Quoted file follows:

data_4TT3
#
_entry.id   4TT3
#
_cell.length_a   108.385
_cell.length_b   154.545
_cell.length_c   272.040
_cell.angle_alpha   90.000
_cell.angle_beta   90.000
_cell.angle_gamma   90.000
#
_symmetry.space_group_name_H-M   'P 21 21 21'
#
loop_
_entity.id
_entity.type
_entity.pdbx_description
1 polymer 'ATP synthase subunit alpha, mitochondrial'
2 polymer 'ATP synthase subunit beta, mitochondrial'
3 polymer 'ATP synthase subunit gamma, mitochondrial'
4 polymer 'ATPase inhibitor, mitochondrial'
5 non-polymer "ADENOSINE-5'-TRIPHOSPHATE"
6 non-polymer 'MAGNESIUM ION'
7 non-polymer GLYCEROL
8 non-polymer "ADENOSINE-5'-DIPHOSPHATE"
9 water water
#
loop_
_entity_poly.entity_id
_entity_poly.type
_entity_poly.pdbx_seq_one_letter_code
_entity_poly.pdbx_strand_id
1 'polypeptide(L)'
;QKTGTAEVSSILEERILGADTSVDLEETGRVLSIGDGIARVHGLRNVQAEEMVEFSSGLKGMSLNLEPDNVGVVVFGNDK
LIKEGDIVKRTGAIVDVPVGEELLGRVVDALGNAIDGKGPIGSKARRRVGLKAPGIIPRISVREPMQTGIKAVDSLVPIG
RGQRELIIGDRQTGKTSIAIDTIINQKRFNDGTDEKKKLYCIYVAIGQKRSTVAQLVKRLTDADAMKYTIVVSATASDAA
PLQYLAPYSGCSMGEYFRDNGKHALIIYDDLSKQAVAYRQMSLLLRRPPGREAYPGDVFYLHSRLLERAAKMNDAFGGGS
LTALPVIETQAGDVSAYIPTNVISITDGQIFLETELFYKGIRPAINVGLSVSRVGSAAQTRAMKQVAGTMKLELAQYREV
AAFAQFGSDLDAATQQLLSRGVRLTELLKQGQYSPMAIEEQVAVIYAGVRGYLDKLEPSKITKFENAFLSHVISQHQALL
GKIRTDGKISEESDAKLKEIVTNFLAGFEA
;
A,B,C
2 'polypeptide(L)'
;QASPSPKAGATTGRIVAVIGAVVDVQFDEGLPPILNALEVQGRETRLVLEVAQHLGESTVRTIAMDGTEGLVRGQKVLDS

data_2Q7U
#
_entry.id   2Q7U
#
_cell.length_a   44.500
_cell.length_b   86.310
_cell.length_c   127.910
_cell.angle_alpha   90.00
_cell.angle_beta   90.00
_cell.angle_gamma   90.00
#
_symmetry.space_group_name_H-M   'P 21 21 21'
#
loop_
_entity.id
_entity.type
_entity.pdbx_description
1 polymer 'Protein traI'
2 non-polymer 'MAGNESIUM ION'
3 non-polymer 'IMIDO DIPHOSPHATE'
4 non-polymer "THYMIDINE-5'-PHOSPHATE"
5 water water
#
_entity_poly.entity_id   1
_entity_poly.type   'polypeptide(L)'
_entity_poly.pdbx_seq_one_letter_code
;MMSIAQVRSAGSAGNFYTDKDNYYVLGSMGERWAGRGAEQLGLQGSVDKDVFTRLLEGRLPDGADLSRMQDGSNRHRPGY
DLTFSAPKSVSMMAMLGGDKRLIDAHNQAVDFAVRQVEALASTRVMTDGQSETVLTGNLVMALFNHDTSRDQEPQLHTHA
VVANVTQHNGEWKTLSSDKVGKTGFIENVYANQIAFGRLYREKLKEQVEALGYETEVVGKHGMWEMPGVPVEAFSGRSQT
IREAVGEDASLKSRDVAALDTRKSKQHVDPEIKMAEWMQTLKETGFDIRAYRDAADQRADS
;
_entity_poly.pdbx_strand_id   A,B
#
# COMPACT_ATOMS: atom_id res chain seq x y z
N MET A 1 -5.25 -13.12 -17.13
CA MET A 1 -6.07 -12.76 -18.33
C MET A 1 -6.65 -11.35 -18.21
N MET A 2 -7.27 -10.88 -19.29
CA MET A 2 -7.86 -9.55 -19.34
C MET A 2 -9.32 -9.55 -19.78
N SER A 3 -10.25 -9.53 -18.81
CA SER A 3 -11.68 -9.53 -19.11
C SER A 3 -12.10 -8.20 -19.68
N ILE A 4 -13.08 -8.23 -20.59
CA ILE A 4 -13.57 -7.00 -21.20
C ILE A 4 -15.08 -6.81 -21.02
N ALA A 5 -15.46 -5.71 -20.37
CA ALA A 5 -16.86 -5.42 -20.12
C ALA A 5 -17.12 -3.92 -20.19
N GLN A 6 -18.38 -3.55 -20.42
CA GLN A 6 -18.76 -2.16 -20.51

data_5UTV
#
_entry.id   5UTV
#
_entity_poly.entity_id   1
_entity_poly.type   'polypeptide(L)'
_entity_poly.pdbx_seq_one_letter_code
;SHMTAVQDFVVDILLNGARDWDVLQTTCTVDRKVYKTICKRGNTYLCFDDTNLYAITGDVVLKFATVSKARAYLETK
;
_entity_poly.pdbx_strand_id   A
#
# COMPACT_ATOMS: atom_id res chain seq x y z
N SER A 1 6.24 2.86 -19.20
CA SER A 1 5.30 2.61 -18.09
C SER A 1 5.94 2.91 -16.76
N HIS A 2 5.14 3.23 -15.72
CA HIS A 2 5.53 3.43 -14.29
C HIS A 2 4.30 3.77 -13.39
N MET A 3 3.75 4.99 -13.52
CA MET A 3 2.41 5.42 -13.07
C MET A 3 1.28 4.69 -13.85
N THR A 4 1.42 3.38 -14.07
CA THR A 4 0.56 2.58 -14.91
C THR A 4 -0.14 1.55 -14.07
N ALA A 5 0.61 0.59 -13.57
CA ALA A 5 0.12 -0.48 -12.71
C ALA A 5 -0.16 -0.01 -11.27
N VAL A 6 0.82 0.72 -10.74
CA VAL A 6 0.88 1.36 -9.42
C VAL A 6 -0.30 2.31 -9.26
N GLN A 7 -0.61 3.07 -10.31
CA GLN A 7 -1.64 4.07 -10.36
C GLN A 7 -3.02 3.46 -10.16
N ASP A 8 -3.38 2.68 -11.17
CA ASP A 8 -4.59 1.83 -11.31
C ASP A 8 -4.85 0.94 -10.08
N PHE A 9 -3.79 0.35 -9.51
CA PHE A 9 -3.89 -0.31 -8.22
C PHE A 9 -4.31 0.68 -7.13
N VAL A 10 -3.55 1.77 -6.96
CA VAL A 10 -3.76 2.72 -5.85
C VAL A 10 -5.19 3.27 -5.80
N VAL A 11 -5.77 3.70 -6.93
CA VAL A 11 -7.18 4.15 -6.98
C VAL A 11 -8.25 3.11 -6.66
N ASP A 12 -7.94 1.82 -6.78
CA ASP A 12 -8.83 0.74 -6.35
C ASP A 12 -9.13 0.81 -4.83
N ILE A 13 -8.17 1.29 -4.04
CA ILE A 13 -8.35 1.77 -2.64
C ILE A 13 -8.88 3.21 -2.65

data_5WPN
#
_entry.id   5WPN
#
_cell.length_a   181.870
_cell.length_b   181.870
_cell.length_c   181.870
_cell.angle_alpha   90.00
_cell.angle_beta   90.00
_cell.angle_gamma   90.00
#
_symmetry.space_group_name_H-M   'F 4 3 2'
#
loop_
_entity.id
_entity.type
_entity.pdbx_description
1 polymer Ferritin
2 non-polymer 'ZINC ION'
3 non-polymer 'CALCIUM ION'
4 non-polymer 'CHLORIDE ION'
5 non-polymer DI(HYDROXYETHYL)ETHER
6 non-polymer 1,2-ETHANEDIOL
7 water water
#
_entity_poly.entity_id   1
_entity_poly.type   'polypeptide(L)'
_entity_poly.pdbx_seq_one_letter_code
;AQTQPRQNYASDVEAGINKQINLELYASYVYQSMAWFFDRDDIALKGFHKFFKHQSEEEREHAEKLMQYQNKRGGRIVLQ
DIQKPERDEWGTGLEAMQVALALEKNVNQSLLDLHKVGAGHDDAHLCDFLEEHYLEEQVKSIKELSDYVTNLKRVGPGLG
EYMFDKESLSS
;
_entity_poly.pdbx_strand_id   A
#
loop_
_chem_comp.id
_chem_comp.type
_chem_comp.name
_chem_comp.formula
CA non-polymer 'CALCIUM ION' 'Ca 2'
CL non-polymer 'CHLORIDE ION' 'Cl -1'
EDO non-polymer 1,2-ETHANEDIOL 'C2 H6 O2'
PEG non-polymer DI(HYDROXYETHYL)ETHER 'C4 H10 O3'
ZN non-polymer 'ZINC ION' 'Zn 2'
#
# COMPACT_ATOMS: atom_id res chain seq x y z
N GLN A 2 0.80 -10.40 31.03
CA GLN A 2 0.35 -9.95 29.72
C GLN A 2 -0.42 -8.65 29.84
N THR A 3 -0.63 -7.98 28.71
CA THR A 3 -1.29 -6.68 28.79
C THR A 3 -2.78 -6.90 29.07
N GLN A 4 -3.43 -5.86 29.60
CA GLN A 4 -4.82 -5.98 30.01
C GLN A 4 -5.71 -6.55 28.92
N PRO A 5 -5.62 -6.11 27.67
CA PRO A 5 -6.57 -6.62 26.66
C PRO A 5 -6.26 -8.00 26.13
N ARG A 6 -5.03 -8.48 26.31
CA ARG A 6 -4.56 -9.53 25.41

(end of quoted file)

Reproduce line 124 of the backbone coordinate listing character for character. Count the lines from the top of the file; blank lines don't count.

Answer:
CA VAL A 6 0.88 1.36 -9.42